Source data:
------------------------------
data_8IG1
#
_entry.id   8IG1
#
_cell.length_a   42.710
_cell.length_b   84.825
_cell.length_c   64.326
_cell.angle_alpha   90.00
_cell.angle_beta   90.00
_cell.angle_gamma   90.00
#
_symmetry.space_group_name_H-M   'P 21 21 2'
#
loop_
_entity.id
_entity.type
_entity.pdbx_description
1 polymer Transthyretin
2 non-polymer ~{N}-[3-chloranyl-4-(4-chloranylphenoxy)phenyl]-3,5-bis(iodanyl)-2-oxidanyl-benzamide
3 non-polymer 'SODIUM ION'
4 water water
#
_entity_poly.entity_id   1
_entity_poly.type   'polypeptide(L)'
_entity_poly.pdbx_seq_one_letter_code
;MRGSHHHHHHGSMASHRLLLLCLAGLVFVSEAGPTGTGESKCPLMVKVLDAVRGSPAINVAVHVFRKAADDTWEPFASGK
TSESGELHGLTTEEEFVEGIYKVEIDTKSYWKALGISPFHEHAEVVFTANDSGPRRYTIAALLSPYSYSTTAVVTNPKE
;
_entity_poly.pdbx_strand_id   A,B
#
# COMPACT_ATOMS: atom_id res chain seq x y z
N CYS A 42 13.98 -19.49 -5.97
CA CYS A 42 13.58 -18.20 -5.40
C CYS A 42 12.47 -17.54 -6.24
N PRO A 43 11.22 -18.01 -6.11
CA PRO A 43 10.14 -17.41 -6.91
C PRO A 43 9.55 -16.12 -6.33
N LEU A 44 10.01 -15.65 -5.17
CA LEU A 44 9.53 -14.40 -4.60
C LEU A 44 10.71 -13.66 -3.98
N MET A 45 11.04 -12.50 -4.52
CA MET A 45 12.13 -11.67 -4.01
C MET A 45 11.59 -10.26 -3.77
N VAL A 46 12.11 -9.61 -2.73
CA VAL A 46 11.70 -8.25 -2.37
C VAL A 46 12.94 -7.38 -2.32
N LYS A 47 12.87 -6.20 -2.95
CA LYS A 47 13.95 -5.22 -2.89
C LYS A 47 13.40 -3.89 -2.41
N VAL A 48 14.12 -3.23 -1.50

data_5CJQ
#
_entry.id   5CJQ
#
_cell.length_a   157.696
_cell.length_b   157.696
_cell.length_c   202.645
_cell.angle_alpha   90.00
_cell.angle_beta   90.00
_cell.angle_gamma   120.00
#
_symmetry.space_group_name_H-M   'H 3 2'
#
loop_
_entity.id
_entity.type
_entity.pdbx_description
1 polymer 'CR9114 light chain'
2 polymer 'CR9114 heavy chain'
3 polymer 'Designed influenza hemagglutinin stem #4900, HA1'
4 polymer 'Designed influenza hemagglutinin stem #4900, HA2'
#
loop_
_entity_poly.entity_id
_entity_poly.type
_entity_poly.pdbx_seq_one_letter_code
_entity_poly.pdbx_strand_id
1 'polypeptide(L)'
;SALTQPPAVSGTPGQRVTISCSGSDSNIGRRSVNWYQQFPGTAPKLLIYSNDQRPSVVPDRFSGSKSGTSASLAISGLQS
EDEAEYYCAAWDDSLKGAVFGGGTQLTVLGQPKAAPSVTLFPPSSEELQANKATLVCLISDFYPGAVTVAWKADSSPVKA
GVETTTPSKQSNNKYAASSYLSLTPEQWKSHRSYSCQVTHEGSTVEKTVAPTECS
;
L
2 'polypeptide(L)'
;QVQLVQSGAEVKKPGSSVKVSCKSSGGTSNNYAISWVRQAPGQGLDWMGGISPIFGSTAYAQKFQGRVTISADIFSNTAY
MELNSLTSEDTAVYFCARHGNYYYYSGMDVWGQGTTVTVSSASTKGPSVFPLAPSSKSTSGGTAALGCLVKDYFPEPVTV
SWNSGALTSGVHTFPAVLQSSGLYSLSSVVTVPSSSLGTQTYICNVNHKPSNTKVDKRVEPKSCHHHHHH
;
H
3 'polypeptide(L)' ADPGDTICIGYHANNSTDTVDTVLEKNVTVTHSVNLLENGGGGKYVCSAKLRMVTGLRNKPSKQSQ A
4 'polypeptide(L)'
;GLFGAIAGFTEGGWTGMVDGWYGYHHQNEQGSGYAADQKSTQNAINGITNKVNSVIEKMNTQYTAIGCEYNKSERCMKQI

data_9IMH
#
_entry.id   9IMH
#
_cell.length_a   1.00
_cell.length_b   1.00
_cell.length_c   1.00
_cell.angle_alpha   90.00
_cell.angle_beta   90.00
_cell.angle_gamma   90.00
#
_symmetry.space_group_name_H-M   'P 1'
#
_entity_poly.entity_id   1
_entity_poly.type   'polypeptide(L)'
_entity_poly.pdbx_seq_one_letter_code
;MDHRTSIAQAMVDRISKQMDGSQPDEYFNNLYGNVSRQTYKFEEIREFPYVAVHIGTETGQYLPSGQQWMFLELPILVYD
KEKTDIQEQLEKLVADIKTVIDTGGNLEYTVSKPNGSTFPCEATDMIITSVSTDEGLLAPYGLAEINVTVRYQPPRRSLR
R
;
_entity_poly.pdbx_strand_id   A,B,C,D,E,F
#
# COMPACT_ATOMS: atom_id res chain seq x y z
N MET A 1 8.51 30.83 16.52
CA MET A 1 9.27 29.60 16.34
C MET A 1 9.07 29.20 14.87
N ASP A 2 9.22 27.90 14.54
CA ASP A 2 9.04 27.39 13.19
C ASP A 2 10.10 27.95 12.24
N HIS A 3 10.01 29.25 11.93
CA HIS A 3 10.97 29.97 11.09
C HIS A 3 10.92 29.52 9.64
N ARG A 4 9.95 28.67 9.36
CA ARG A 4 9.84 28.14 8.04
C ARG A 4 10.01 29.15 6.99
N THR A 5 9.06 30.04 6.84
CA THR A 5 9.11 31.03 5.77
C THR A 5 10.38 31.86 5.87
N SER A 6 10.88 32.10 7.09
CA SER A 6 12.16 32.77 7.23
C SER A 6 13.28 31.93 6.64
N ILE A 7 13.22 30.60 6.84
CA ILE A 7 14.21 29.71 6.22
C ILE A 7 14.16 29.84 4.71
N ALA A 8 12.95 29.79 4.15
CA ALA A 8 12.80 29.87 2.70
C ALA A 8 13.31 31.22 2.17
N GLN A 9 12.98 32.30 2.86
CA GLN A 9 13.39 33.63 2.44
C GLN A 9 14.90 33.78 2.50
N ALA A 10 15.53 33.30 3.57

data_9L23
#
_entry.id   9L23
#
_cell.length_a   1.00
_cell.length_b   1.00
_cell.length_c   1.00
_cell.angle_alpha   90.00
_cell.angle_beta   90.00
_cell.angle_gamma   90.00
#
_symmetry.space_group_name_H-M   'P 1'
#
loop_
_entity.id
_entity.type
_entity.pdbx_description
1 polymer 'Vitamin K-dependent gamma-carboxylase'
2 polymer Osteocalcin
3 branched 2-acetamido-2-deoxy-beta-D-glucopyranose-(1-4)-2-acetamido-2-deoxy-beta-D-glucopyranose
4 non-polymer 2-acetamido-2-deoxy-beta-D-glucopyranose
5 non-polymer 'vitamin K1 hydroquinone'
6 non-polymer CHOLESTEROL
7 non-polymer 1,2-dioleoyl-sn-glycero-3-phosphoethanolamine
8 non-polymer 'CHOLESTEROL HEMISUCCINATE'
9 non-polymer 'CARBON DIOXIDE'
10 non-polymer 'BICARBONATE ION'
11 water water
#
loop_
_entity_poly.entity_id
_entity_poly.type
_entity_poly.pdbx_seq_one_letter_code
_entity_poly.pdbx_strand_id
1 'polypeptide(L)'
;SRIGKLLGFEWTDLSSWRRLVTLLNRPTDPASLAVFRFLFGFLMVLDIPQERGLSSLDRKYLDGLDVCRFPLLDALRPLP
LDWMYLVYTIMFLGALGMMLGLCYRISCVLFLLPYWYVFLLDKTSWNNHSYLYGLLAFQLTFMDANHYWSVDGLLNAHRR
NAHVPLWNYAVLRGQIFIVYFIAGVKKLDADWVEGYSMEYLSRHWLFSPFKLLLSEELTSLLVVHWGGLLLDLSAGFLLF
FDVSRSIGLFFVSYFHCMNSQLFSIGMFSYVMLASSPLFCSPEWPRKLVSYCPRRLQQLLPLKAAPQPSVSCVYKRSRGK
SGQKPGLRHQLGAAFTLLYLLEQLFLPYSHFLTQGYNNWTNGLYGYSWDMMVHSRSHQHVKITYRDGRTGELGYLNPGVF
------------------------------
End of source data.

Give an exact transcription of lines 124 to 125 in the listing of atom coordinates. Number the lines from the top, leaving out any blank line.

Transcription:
C HIS A 3 10.92 29.52 9.64
N ARG A 4 9.95 28.67 9.36